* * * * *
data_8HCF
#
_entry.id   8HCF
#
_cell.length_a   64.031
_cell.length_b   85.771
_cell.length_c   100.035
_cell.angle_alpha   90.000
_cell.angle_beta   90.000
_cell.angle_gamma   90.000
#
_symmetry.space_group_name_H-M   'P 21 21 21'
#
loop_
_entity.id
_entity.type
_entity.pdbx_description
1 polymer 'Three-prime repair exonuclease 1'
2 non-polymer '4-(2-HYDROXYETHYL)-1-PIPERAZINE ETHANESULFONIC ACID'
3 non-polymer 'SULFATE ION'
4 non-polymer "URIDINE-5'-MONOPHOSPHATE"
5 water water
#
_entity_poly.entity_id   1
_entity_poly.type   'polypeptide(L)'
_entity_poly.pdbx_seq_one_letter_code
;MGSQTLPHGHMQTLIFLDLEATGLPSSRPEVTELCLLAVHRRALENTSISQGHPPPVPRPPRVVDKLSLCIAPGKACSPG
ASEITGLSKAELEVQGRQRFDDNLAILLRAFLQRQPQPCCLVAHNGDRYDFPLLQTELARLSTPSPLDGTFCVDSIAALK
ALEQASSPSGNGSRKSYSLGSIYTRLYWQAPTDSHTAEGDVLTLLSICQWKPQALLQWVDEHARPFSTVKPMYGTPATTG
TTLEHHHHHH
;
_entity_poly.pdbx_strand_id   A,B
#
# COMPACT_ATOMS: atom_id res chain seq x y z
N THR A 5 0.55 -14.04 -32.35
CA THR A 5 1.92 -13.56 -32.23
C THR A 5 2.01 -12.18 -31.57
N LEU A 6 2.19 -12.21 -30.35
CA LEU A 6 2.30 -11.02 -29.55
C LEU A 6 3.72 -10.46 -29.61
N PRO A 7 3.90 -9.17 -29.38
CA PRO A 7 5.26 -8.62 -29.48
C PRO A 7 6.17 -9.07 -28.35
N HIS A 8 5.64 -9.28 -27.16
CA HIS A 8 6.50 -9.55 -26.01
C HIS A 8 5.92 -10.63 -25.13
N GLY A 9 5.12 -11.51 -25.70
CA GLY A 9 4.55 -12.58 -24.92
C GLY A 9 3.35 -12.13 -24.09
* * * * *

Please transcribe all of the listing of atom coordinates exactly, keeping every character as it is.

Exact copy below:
data_8HCF
#
_entry.id   8HCF
#
_cell.length_a   64.031
_cell.length_b   85.771
_cell.length_c   100.035
_cell.angle_alpha   90.000
_cell.angle_beta   90.000
_cell.angle_gamma   90.000
#
_symmetry.space_group_name_H-M   'P 21 21 21'
#
loop_
_entity.id
_entity.type
_entity.pdbx_description
1 polymer 'Three-prime repair exonuclease 1'
2 non-polymer '4-(2-HYDROXYETHYL)-1-PIPERAZINE ETHANESULFONIC ACID'
3 non-polymer 'SULFATE ION'
4 non-polymer "URIDINE-5'-MONOPHOSPHATE"
5 water water
#
_entity_poly.entity_id   1
_entity_poly.type   'polypeptide(L)'
_entity_poly.pdbx_seq_one_letter_code
;MGSQTLPHGHMQTLIFLDLEATGLPSSRPEVTELCLLAVHRRALENTSISQGHPPPVPRPPRVVDKLSLCIAPGKACSPG
ASEITGLSKAELEVQGRQRFDDNLAILLRAFLQRQPQPCCLVAHNGDRYDFPLLQTELARLSTPSPLDGTFCVDSIAALK
ALEQASSPSGNGSRKSYSLGSIYTRLYWQAPTDSHTAEGDVLTLLSICQWKPQALLQWVDEHARPFSTVKPMYGTPATTG
TTLEHHHHHH
;
_entity_poly.pdbx_strand_id   A,B
#
# COMPACT_ATOMS: atom_id res chain seq x y z
N THR A 5 0.55 -14.04 -32.35
CA THR A 5 1.92 -13.56 -32.23
C THR A 5 2.01 -12.18 -31.57
N LEU A 6 2.19 -12.21 -30.35
CA LEU A 6 2.30 -11.02 -29.55
C LEU A 6 3.72 -10.46 -29.61
N PRO A 7 3.90 -9.17 -29.38
CA PRO A 7 5.26 -8.62 -29.48
C PRO A 7 6.17 -9.07 -28.35
N HIS A 8 5.64 -9.28 -27.16
CA HIS A 8 6.50 -9.55 -26.01
C HIS A 8 5.92 -10.63 -25.13
N GLY A 9 5.12 -11.51 -25.70
CA GLY A 9 4.55 -12.58 -24.92
C GLY A 9 3.35 -12.13 -24.09